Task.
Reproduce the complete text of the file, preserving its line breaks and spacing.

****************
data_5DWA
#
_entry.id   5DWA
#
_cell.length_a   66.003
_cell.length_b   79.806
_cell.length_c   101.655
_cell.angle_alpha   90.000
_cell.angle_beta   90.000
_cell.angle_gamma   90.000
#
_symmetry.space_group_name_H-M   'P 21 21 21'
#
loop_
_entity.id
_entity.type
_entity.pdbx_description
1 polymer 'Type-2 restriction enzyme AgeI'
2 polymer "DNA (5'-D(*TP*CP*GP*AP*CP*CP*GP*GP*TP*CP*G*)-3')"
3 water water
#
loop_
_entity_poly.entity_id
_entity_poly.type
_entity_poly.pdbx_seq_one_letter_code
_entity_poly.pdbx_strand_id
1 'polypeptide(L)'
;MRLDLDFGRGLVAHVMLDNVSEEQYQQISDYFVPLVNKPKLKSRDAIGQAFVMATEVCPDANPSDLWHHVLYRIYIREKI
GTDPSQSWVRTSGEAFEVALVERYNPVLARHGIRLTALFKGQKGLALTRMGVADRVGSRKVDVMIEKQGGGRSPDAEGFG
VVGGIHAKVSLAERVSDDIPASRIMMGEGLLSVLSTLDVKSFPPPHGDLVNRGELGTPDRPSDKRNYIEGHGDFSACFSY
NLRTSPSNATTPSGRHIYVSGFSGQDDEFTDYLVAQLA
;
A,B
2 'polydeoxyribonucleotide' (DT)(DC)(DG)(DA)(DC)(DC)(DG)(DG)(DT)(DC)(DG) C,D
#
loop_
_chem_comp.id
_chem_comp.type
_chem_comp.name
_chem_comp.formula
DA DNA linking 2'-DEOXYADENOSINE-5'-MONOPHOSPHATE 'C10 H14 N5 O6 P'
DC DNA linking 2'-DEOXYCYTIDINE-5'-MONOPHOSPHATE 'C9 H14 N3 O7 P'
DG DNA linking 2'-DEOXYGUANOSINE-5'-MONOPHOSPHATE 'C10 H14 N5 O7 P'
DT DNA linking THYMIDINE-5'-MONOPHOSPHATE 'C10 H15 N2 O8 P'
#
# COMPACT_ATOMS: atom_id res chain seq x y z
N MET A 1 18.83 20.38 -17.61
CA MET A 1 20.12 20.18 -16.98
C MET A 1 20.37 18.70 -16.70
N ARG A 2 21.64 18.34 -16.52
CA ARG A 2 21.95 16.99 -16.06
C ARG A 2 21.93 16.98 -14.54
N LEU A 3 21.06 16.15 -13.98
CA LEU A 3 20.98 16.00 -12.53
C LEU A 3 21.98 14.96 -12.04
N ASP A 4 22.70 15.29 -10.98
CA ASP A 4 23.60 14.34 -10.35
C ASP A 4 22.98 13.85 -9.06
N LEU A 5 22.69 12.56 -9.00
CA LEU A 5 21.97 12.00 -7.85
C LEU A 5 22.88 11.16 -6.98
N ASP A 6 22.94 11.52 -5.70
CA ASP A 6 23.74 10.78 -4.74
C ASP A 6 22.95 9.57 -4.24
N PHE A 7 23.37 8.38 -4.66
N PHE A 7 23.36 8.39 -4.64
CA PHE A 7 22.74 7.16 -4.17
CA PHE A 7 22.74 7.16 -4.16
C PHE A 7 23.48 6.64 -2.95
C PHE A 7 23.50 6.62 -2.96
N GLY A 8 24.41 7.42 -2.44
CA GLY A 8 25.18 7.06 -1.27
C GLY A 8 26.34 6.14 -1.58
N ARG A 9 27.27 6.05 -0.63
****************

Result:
data_5DWA
#
_entry.id   5DWA
#
_cell.length_a   66.003
_cell.length_b   79.806
_cell.length_c   101.655
_cell.angle_alpha   90.000
_cell.angle_beta   90.000
_cell.angle_gamma   90.000
#
_symmetry.space_group_name_H-M   'P 21 21 21'
#
loop_
_entity.id
_entity.type
_entity.pdbx_description
1 polymer 'Type-2 restriction enzyme AgeI'
2 polymer "DNA (5'-D(*TP*CP*GP*AP*CP*CP*GP*GP*TP*CP*G*)-3')"
3 water water
#
loop_
_entity_poly.entity_id
_entity_poly.type
_entity_poly.pdbx_seq_one_letter_code
_entity_poly.pdbx_strand_id
1 'polypeptide(L)'
;MRLDLDFGRGLVAHVMLDNVSEEQYQQISDYFVPLVNKPKLKSRDAIGQAFVMATEVCPDANPSDLWHHVLYRIYIREKI
GTDPSQSWVRTSGEAFEVALVERYNPVLARHGIRLTALFKGQKGLALTRMGVADRVGSRKVDVMIEKQGGGRSPDAEGFG
VVGGIHAKVSLAERVSDDIPASRIMMGEGLLSVLSTLDVKSFPPPHGDLVNRGELGTPDRPSDKRNYIEGHGDFSACFSY
NLRTSPSNATTPSGRHIYVSGFSGQDDEFTDYLVAQLA
;
A,B
2 'polydeoxyribonucleotide' (DT)(DC)(DG)(DA)(DC)(DC)(DG)(DG)(DT)(DC)(DG) C,D
#
loop_
_chem_comp.id
_chem_comp.type
_chem_comp.name
_chem_comp.formula
DA DNA linking 2'-DEOXYADENOSINE-5'-MONOPHOSPHATE 'C10 H14 N5 O6 P'
DC DNA linking 2'-DEOXYCYTIDINE-5'-MONOPHOSPHATE 'C9 H14 N3 O7 P'
DG DNA linking 2'-DEOXYGUANOSINE-5'-MONOPHOSPHATE 'C10 H14 N5 O7 P'
DT DNA linking THYMIDINE-5'-MONOPHOSPHATE 'C10 H15 N2 O8 P'
#
# COMPACT_ATOMS: atom_id res chain seq x y z
N MET A 1 18.83 20.38 -17.61
CA MET A 1 20.12 20.18 -16.98
C MET A 1 20.37 18.70 -16.70
N ARG A 2 21.64 18.34 -16.52
CA ARG A 2 21.95 16.99 -16.06
C ARG A 2 21.93 16.98 -14.54
N LEU A 3 21.06 16.15 -13.98
CA LEU A 3 20.98 16.00 -12.53
C LEU A 3 21.98 14.96 -12.04
N ASP A 4 22.70 15.29 -10.98
CA ASP A 4 23.60 14.34 -10.35
C ASP A 4 22.98 13.85 -9.06
N LEU A 5 22.69 12.56 -9.00
CA LEU A 5 21.97 12.00 -7.85
C LEU A 5 22.88 11.16 -6.98
N ASP A 6 22.94 11.52 -5.70
CA ASP A 6 23.74 10.78 -4.74
C ASP A 6 22.95 9.57 -4.24
N PHE A 7 23.37 8.38 -4.66
N PHE A 7 23.36 8.39 -4.64
CA PHE A 7 22.74 7.16 -4.17
CA PHE A 7 22.74 7.16 -4.16
C PHE A 7 23.48 6.64 -2.95
C PHE A 7 23.50 6.62 -2.96
N GLY A 8 24.41 7.42 -2.44
CA GLY A 8 25.18 7.06 -1.27
C GLY A 8 26.34 6.14 -1.58
N ARG A 9 27.27 6.05 -0.63